Let’s pretend TEAL only supported u16, so the numbers are small.

I think you’re asking how you should calculate

(2^8/2^9)(2^8+1). Which is (256/513)(258) = 128r384

How can we get 128r384 using only what TEAL has?

I changed the calculation slightly to be a better illustration.

Dividing by 513 makes it more challenging - simple bit shifting won’t

work for the division. I used 258 as the second multiplicand instead

of 257 because otherwise the result is 128r128 which would be

confusing.

First, use `mulw`

for 256*258 to get 66048, which would be returned as:

1 in the high word, and 512 in the low word. How can we divide this

two word representation of 66048 by 513?

Note that if you got a number in the high word that is bigger than

your divisor, you’ve got a problem - your final result doesn’t even

fit in the word size. I suppose something like that could happen in

an AMM if the token values were extremely divergent. Not sure what

you would do. So let’s assume otherwise for now.

The strategy will be to scale the small number in the high word up,

divide it by 513, and then scale it back down in such a way that

during the scale down, we figure out how it contributes tp the low word,

which is the final result.

Pick the largest scale factor `k`

that won’t make the high word

overflow, and is a power of two. We can use `k`

=2^15 because 1 is so

small. Scale up and divide: 1 * 2^15 / 513 = 63r449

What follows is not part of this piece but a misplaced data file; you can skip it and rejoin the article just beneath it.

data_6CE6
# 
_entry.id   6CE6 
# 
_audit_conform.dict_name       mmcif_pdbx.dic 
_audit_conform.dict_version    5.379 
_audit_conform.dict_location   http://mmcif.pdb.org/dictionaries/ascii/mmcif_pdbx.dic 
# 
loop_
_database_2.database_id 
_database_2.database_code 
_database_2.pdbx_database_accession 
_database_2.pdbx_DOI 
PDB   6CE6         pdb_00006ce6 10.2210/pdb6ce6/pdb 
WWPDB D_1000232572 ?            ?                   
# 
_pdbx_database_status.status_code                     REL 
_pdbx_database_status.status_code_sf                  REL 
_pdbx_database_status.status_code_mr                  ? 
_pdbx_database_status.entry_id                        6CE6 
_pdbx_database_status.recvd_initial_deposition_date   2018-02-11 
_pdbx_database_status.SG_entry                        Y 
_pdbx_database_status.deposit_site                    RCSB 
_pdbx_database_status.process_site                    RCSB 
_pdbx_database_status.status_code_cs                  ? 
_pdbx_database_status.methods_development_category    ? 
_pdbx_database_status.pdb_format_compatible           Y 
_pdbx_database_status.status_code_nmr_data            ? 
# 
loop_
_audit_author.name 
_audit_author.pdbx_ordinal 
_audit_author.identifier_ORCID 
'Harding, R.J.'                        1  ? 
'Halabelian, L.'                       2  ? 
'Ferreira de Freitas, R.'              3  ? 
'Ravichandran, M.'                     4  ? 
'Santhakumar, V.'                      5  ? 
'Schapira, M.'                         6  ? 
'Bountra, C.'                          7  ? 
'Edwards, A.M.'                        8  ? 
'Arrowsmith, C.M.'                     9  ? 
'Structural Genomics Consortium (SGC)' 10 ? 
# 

So we now have three numbers. 512 in the low word from our original

multiply, 63 after the division by 513 in the high word, and 449 as

the remainder. Now we combine all of those.

The 63 needs to be scaled scaled “down” from the high word, into the

low word, by 15 bits. So it’s going to contribute to our final answer

as 126 (shifting down 15 bits from high into low is the same as

shifting the high up 1 bit and treating it as the low). The 449 also

needs to be scaled into the low word (as 898) but then combined with

the 512 that’s already there (898+512=1410) and divided by

513. 1410/513 = 2r384.

Add the 126 to 2 to get 128. And since the remainder was 384, we have

calculated exactly 128r384. You’ll probably be making a rounding

decision based on the 384 remainder compared to the 513 divisor.

I think perhaps the hardest part of this with TEAL today is the bit

shifting for the scaling by `k`

. You can “shift” by multiplying or

dividing by integer constants. But I can’t think of a good way to

obtain those constants given a calculated integer at run time. That is, if you

want to shift up by 5, how do you calculate that you must multiply by

32? Soon you’ll be able to make the right integer by using a new

opcode `bitset`

. In the mean time, I think you could hack up a kind of

lookup table in a byte-array.

All that being said, I’m sure Algorand is amenable to making this

easier, the question is what is the best way? Should we add `divw`

which takes its argument as two stack words? That seems easy, and a

smaller conceptual leaps than adding a u128 type (for which people

would probably ask for mulw to get two u128s and we’d have the same

problem!)

I suppose the “good news” is that, at the moment, if you tried to do

this the “simple way” by multiplying first, with `*`

instead of `mulw`

, the

overflow would panic your TEAL, so that txn just wouldn’t happen.